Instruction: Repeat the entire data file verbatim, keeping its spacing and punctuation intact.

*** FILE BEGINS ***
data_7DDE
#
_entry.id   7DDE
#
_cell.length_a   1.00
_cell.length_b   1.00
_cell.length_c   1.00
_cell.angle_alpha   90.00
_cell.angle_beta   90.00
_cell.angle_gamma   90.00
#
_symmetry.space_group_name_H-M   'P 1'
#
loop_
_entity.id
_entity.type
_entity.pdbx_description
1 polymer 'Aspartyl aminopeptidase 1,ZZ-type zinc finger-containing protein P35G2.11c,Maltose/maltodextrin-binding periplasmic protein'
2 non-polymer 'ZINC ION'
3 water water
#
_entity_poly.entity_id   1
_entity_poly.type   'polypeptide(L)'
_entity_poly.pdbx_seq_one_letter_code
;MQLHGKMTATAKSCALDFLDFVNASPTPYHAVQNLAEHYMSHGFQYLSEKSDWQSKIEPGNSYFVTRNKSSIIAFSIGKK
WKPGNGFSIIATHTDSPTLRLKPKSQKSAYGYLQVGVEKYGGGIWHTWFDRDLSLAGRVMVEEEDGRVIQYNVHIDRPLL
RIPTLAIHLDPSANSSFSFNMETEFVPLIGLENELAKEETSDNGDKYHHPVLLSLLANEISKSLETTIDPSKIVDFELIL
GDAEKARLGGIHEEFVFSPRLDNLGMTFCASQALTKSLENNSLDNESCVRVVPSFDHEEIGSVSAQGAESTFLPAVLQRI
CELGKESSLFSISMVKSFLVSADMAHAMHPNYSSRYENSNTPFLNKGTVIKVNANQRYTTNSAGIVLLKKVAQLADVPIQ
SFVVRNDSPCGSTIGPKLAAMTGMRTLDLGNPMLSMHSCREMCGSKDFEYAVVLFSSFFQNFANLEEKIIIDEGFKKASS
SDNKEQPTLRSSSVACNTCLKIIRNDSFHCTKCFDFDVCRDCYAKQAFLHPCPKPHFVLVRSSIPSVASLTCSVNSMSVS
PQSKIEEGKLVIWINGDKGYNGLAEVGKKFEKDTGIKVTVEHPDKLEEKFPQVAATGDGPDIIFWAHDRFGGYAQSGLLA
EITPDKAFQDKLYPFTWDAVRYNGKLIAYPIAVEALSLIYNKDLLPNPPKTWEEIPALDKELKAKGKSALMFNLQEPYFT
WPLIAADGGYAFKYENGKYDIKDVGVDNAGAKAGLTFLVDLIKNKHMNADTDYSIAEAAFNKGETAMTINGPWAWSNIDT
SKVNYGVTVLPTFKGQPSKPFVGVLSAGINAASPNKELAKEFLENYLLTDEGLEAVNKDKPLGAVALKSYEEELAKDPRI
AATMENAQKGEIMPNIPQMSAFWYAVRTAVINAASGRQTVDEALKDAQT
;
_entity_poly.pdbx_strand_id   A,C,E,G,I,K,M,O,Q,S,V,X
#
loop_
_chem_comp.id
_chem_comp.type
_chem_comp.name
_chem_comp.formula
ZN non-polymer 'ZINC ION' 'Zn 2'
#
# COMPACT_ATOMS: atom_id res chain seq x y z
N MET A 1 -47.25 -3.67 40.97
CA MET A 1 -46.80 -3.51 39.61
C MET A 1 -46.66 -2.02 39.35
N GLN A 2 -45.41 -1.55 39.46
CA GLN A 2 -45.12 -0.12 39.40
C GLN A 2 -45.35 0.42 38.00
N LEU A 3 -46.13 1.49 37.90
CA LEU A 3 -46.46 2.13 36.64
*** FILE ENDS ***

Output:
data_7DDE
#
_entry.id   7DDE
#
_cell.length_a   1.00
_cell.length_b   1.00
_cell.length_c   1.00
_cell.angle_alpha   90.00
_cell.angle_beta   90.00
_cell.angle_gamma   90.00
#
_symmetry.space_group_name_H-M   'P 1'
#
loop_
_entity.id
_entity.type
_entity.pdbx_description
1 polymer 'Aspartyl aminopeptidase 1,ZZ-type zinc finger-containing protein P35G2.11c,Maltose/maltodextrin-binding periplasmic protein'
2 non-polymer 'ZINC ION'
3 water water
#
_entity_poly.entity_id   1
_entity_poly.type   'polypeptide(L)'
_entity_poly.pdbx_seq_one_letter_code
;MQLHGKMTATAKSCALDFLDFVNASPTPYHAVQNLAEHYMSHGFQYLSEKSDWQSKIEPGNSYFVTRNKSSIIAFSIGKK
WKPGNGFSIIATHTDSPTLRLKPKSQKSAYGYLQVGVEKYGGGIWHTWFDRDLSLAGRVMVEEEDGRVIQYNVHIDRPLL
RIPTLAIHLDPSANSSFSFNMETEFVPLIGLENELAKEETSDNGDKYHHPVLLSLLANEISKSLETTIDPSKIVDFELIL
GDAEKARLGGIHEEFVFSPRLDNLGMTFCASQALTKSLENNSLDNESCVRVVPSFDHEEIGSVSAQGAESTFLPAVLQRI
CELGKESSLFSISMVKSFLVSADMAHAMHPNYSSRYENSNTPFLNKGTVIKVNANQRYTTNSAGIVLLKKVAQLADVPIQ
SFVVRNDSPCGSTIGPKLAAMTGMRTLDLGNPMLSMHSCREMCGSKDFEYAVVLFSSFFQNFANLEEKIIIDEGFKKASS
SDNKEQPTLRSSSVACNTCLKIIRNDSFHCTKCFDFDVCRDCYAKQAFLHPCPKPHFVLVRSSIPSVASLTCSVNSMSVS
PQSKIEEGKLVIWINGDKGYNGLAEVGKKFEKDTGIKVTVEHPDKLEEKFPQVAATGDGPDIIFWAHDRFGGYAQSGLLA
EITPDKAFQDKLYPFTWDAVRYNGKLIAYPIAVEALSLIYNKDLLPNPPKTWEEIPALDKELKAKGKSALMFNLQEPYFT
WPLIAADGGYAFKYENGKYDIKDVGVDNAGAKAGLTFLVDLIKNKHMNADTDYSIAEAAFNKGETAMTINGPWAWSNIDT
SKVNYGVTVLPTFKGQPSKPFVGVLSAGINAASPNKELAKEFLENYLLTDEGLEAVNKDKPLGAVALKSYEEELAKDPRI
AATMENAQKGEIMPNIPQMSAFWYAVRTAVINAASGRQTVDEALKDAQT
;
_entity_poly.pdbx_strand_id   A,C,E,G,I,K,M,O,Q,S,V,X
#
loop_
_chem_comp.id
_chem_comp.type
_chem_comp.name
_chem_comp.formula
ZN non-polymer 'ZINC ION' 'Zn 2'
#
# COMPACT_ATOMS: atom_id res chain seq x y z
N MET A 1 -47.25 -3.67 40.97
CA MET A 1 -46.80 -3.51 39.61
C MET A 1 -46.66 -2.02 39.35
N GLN A 2 -45.41 -1.55 39.46
CA GLN A 2 -45.12 -0.12 39.40
C GLN A 2 -45.35 0.42 38.00
N LEU A 3 -46.13 1.49 37.90
CA LEU A 3 -46.46 2.13 36.64